Without a deep understanding and careful regulation of AI, we’re open to risks, such as accuracy and misinformation, bias, intellectual property risks and hallucinations. In addition, a solid ethical foundation for generative AI is vital to building societal trust and nurturing future advancements.

Let’s look in more detail at some of these risks:

  • Accuracy risks

According to a recent McKinsey report, one of the most significant risks companies experience using generative AI is lack of accuracy (56%).

This can range from sending a customer the wrong information to having incorrect data on compliance documents, which could have far more costly and legal consequences.

Generative AI models like ChatGPT are trained on data sets consisting of hundreds of billions of parameters. However, responses to questions and prompts may contain inaccuracies if, for example, the inputs used are outdated, incomplete or inaccurate.

Many generative AI models, particularly large language ones, depend on older inputs and operate from a specific ‘knowledge cut-off date’ – when the AI model was last updated. Any information available after that date would not appear in the outputs. Therefore, transparency about the cut-off date and user awareness is essential in minimizing such risks.

Information inaccuracies may also arise due to the limitations of the training data. Generative AI only operates within the constraints of the data it has available. It may have trouble providing comprehensive contextual awareness where the information required lies beyond its training data. This can result in responses that lack nuance and contextual understanding.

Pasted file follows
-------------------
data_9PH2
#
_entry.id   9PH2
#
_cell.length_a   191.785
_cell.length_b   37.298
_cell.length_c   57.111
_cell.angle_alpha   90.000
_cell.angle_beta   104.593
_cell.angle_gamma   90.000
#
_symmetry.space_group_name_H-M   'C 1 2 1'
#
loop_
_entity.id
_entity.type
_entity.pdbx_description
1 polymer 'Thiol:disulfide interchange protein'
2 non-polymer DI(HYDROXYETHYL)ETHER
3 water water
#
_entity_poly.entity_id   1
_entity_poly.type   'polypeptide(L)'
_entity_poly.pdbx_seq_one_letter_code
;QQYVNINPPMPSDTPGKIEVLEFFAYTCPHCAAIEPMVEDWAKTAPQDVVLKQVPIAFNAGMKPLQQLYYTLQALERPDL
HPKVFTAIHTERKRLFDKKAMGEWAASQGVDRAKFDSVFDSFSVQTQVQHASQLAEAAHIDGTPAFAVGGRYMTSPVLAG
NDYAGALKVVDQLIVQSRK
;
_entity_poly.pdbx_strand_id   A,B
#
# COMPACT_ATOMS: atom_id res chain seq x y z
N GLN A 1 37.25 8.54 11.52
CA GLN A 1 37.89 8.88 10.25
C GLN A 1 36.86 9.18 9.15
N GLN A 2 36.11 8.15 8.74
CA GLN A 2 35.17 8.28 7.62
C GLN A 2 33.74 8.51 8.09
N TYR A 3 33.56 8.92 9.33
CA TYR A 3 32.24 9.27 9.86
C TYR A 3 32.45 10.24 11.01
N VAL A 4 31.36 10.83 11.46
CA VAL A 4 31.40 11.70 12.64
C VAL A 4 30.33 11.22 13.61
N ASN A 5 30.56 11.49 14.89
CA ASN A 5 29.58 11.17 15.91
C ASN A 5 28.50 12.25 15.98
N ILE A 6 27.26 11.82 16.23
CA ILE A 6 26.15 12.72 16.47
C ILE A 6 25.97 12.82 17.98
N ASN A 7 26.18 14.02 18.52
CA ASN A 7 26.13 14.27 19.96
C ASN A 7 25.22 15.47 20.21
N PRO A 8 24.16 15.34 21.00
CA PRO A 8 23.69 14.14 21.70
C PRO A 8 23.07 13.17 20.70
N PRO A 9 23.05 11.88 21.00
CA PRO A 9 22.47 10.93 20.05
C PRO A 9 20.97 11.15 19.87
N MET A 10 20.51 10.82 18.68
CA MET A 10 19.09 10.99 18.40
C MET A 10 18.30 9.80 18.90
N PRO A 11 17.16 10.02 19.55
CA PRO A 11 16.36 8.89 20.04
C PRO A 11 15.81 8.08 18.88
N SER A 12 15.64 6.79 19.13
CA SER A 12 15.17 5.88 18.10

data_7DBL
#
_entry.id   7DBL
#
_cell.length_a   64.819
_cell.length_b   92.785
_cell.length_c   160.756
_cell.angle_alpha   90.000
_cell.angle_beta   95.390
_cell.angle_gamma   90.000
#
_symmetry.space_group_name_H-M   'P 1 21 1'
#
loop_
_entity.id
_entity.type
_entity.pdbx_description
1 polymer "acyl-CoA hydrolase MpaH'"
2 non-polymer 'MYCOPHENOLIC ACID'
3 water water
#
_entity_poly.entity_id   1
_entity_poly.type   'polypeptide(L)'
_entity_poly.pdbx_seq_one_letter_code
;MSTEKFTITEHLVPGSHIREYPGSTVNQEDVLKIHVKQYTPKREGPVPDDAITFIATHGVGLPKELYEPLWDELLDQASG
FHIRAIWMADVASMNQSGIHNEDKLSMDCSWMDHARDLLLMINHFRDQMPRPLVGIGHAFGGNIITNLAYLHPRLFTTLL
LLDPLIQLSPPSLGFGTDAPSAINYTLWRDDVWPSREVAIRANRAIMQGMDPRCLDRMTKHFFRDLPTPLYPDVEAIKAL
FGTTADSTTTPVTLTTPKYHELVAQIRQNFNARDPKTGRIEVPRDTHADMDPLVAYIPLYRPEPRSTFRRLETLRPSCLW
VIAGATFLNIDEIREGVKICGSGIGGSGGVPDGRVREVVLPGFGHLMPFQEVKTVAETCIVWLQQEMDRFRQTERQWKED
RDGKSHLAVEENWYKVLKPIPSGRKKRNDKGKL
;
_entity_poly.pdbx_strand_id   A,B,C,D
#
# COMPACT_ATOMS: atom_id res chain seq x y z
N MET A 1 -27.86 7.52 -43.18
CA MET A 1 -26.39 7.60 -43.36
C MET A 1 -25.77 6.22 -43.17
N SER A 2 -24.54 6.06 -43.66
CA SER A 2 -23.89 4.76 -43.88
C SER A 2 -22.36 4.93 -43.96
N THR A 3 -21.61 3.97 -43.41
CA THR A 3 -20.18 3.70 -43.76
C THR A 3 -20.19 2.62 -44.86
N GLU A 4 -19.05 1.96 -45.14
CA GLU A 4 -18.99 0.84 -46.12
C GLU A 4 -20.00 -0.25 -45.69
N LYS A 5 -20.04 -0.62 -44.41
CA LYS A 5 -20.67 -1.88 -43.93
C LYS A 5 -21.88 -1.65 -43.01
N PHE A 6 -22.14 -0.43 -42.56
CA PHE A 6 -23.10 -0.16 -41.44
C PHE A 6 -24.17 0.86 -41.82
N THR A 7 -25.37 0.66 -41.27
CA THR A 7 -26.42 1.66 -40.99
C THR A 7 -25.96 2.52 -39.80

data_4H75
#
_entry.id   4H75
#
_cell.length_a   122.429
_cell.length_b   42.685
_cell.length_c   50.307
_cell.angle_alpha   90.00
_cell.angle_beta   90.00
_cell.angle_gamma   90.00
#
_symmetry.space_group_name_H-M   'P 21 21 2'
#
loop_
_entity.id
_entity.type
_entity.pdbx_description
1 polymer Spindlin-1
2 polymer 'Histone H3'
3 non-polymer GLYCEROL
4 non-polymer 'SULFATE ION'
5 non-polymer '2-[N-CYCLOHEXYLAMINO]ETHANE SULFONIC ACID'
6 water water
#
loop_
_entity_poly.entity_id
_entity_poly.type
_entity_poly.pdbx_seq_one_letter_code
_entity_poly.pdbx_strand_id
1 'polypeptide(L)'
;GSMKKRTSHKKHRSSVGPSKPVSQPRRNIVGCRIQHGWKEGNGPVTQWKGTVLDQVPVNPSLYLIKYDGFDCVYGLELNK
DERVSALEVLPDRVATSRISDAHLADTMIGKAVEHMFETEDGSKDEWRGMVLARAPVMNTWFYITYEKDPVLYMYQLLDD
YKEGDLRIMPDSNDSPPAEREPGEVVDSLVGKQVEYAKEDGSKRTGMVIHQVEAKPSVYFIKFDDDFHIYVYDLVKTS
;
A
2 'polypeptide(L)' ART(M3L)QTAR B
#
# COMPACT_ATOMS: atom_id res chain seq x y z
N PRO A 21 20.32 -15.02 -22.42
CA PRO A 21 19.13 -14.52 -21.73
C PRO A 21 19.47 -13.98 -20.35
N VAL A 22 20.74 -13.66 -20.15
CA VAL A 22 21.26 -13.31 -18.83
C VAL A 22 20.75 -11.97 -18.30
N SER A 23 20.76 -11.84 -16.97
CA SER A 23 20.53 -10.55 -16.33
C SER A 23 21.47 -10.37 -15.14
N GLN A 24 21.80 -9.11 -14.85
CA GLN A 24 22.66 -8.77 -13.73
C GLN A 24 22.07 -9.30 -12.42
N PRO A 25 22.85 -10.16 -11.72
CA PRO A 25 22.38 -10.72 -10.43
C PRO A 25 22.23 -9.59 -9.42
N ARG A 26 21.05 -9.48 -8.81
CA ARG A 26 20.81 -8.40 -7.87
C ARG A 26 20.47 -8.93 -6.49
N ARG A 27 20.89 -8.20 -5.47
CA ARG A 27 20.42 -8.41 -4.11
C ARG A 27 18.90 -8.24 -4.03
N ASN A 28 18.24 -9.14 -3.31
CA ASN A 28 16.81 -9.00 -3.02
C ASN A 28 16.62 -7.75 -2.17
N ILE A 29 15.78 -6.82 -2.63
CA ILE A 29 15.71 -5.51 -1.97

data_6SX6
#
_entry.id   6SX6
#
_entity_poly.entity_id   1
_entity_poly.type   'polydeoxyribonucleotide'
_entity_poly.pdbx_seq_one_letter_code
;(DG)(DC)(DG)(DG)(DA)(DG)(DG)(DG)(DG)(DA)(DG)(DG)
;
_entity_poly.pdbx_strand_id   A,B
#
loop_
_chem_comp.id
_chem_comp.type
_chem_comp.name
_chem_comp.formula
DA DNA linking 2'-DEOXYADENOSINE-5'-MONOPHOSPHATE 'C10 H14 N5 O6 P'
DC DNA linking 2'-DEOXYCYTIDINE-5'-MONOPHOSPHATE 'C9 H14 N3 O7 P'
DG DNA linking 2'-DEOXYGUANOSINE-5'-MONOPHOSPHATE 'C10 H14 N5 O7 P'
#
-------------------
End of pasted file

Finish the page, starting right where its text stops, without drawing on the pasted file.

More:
• Bias risks

There may be societal biases embedded within the algorithms and data sets of generative AI models, resulting in biased content generation or decision-making, perpetuating prejudices and discriminatory narratives against certain groups.

Addressing bias is a major challenge as generative AI becomes more widespread. Some mitigation strategies include more diverse data selection and exercising human vigilance with continual monitoring of outputs.

  • Intellectual property risks

Intellectual copyright infringement is also high on the McKinsey risk report at 46%. Several high-profile cases exist where AI tools have incorporated proprietary material without the creator’s consent. Most recently, the New York Times sued OpenAI and Mircosoft for copyright infringement over millions of newspaper articles being used to train chatbots.

Due to its complex nature, generative AI presents many challenges to traditional intellectual property norms and regulations. Courts are now considering applying the existing laws to generative AI content.

Apart from copyright infringement, there are the questions of licensing, usage rights, plagiarism, and ownership of AI-generated works.

  • Hallucinations

AI models use hundreds of billions of data sets for training and learn to make predictions by finding patterns. However, suppose we feed it incorrect or incomplete assumptions. In that case, the model may learn incorrect patterns and present glaringly false information as facts, termed hallucinations. The models lack the reasoning to apply logic or consider the data inconsistencies they provide.

Hallucinations can mislead people, spread bias and misinformation and, in a business environment, cause reputational damage and erode trust.

  • Ethical risks

The appearance of generative models like ChatGPT and DALL-E from OpenAI has brought the debate on ethics surrounding AI to the forefront.